"They were angry with the church. They said the presence of the church has caused continuous droughts that have prevented them from growing rice," he said.

Sort Nady said officials had met with the disgruntled villagers to give them "education" about religious rights.

"They have been told it was unlawful to do such a thing," he said.

An official at the church, 70 miles east of the Cambodian capital, Phnom Penh, declined to comment on the incident. The church's denomination was not known.

I wonder if there had been a larger than normal rice harvest, would they have attributed that to the Church?

All of the blame -- none of the thanks?

Someone should explain to these Buddists that the poor rice harvest is because of their own bad karma -- but not me I don't want to die at the hands of yet another religion of peace.


posted by Patrick Sweeney at 12:19 PM   Permalink   HaloScan


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Bevilacqua Retires. Rigali from St. Louis to Philadelphia
ROME (AP)--Pope John Paul II accepted the resignation for reason of age of Philadelphia Archbishop Cardinal Anthony J. Bevilacqua and named St. Louis Archbishop Justin F. Rigali as his successor.

Bevilacqua, who turned 80 in June, had led the Philadelphia archdiocese since 1988.

Rigali, who had worked at the Vatican under John Paul II, has been serving in St. Louis since 1994.

Rigali, 68, was born in Los Angeles, California. He held a number of Vatican positions, as well as working in its diplomatic corps. He headed the Vatican diplomatic academy.

Philadelphia is the seventh-largest diocese in the U.S., with some 1.5 million Catholics . Rumors had been circulating for months that the pope planned to name Bevilacqua's successor by the end of the year and Rigali was considered the front runner.


posted by Patrick Sweeney at 10:16 AM   Permalink   HaloScan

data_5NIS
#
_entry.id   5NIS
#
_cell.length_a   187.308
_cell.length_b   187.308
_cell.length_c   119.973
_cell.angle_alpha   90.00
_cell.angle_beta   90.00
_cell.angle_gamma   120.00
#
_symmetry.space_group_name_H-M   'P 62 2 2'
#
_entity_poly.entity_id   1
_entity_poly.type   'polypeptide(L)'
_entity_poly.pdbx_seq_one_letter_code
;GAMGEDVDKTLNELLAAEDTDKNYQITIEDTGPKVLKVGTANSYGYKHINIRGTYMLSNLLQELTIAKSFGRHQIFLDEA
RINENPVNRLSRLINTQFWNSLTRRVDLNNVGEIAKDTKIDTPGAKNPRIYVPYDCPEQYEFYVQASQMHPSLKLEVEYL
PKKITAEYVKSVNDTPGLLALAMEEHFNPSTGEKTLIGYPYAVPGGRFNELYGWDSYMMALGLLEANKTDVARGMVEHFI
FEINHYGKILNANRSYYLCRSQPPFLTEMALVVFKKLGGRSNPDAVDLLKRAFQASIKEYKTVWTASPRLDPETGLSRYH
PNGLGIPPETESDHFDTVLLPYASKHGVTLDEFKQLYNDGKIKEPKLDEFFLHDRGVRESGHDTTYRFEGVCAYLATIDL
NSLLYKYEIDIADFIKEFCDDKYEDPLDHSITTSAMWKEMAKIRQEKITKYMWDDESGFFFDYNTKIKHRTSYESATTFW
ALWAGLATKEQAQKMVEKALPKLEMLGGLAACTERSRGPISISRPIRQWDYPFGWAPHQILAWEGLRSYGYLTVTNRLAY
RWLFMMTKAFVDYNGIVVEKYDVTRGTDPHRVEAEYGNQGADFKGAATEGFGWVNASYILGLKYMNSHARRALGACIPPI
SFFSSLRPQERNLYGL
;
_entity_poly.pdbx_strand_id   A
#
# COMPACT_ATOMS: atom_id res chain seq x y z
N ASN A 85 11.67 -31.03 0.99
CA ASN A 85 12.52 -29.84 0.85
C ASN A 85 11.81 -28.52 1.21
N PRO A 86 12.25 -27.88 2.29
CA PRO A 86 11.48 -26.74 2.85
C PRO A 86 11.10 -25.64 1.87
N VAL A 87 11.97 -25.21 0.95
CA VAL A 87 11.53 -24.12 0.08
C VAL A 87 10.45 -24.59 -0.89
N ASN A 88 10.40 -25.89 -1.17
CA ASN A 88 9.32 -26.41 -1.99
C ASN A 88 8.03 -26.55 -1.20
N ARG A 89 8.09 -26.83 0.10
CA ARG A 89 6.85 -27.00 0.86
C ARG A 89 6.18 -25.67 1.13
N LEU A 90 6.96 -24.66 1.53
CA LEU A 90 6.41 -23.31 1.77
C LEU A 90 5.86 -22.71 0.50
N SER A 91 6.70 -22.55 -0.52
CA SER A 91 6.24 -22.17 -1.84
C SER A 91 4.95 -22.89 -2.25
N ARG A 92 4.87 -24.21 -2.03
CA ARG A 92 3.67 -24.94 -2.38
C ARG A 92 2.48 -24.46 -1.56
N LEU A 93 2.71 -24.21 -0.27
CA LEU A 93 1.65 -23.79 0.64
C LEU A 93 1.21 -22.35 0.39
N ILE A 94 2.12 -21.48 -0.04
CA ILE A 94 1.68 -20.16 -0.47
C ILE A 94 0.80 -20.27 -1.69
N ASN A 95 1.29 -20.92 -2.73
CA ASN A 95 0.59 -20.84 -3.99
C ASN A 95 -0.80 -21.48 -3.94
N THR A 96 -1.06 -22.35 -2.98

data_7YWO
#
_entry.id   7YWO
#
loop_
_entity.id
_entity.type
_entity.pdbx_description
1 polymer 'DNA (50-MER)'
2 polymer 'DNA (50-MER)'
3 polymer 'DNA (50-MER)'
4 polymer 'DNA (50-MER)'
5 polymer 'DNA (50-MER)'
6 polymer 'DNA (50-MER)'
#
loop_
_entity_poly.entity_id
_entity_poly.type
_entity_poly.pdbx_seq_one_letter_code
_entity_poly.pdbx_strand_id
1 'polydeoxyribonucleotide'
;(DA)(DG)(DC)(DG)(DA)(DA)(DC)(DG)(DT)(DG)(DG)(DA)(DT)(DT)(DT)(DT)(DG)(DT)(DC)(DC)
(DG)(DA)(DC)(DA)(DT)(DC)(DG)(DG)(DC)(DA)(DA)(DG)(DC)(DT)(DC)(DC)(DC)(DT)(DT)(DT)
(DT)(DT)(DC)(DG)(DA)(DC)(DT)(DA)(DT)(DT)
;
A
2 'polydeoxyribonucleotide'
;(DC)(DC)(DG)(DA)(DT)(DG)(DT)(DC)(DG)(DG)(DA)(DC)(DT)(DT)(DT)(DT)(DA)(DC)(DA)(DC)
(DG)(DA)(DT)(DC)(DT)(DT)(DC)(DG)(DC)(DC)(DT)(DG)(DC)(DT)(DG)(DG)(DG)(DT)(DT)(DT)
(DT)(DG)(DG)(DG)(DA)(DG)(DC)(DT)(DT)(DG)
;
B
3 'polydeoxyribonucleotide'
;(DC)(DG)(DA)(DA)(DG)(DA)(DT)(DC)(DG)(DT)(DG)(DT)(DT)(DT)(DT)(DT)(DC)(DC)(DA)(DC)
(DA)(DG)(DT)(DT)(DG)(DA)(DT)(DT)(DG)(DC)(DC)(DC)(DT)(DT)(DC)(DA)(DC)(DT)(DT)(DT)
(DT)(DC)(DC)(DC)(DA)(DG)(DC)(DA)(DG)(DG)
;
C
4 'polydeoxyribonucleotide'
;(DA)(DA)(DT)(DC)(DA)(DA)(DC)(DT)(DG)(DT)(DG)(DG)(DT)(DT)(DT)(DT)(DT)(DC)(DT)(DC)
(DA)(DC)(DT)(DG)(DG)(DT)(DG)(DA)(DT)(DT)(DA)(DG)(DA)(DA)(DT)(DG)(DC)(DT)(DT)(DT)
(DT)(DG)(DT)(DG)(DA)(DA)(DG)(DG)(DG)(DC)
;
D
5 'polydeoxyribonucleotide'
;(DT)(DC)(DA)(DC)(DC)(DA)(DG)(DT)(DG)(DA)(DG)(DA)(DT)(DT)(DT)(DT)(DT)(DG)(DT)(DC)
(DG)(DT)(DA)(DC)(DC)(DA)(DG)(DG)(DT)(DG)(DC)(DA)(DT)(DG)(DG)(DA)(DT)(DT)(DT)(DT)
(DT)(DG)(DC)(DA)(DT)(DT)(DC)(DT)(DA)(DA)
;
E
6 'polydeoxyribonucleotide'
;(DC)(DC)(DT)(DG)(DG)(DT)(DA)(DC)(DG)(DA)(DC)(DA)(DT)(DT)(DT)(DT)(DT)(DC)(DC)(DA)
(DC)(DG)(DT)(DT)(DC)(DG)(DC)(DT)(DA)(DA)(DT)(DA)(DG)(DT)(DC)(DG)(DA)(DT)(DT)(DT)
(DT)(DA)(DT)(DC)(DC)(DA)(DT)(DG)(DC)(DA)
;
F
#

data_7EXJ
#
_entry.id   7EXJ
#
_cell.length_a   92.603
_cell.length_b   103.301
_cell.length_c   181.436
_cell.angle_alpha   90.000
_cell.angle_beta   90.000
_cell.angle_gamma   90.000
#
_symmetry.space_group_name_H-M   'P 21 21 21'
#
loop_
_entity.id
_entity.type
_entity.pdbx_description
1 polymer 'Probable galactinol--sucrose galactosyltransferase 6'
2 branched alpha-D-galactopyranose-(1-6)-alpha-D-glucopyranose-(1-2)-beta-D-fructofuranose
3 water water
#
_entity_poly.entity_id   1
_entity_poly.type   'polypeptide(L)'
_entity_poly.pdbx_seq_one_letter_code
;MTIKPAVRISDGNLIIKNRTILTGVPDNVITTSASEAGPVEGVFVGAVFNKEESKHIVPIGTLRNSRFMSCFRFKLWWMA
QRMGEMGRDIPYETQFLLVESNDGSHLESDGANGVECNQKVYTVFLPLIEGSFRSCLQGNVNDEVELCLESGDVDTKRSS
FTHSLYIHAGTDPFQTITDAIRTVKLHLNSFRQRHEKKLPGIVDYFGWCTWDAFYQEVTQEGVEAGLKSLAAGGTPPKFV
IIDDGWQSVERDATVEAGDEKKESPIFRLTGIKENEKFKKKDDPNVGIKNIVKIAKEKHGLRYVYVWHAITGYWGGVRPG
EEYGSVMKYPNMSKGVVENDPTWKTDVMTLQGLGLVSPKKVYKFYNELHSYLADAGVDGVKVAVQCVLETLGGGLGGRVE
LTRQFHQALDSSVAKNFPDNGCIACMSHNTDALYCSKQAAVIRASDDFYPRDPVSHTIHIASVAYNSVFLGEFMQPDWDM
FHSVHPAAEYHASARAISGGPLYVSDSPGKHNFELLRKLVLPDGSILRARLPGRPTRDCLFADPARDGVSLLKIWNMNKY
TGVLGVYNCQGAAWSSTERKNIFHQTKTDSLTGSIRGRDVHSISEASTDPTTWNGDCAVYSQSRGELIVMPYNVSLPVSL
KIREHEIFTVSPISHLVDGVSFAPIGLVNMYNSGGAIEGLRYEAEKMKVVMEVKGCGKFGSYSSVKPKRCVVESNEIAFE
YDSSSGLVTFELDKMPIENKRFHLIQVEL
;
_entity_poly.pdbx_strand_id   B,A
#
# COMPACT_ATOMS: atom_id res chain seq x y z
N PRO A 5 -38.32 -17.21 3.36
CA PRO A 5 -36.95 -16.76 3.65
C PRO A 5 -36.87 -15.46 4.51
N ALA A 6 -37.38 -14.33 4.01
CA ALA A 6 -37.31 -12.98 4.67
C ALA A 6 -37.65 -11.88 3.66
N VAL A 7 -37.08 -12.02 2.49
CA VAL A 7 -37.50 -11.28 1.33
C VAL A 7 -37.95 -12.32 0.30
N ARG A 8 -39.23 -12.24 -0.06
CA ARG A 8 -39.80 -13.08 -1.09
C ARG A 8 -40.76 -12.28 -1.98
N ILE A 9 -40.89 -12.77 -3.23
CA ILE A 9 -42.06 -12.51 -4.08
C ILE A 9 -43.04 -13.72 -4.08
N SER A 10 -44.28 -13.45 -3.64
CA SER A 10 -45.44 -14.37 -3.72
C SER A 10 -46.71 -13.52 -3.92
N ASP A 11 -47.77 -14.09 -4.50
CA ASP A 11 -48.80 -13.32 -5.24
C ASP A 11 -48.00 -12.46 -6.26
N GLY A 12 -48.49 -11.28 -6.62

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Corpus Christi Caller-Times: Catholic man says prayers for soldiers should end
The Catechism says that we can only fight a war that is just," [Joel Gonzalez] said. "So far, no one has been able to tell me that this is a just war. By asking us to pray for soldiers, we are saying we support what they are doing. We hear all this talk about how they are heroes, but we never mention that they are over there killing people."

[Cynthia] Gonzalez said that when her son was recruited to West Point on a football scholarship his senior year at Moody High School and even after his graduation from the top military school in 2001, the farthest thing from both their minds was the possibility that he would ever have to go off to war.

Where to begin? The thing almost speaks for itself.

The war is just but you or I don't decide. Who decides? "the prudential judgment of those who have responsibility for the common good." In the United States in which you are a citizen, this is the President and Congress.

You're entitled a private opinion on the war, but you can't claim the authority of the Catechism on this point.

Who and what does the Church pray for?

Every week in my Church we say a prayer for peace and for the members of the armed services.

We don't pray that they kill more, we pray that the efforts to secure a just and lasting peace are successful. It is still clear that major combat operations are over in Iraq. Perhaps no one will die from a shot fired in anger today in Iraq. I know yesterday in New York, there were at least two homicides. It's a violent world.

What's going on in Kosovo, Afganistan, and Iraq is something in between war and peace.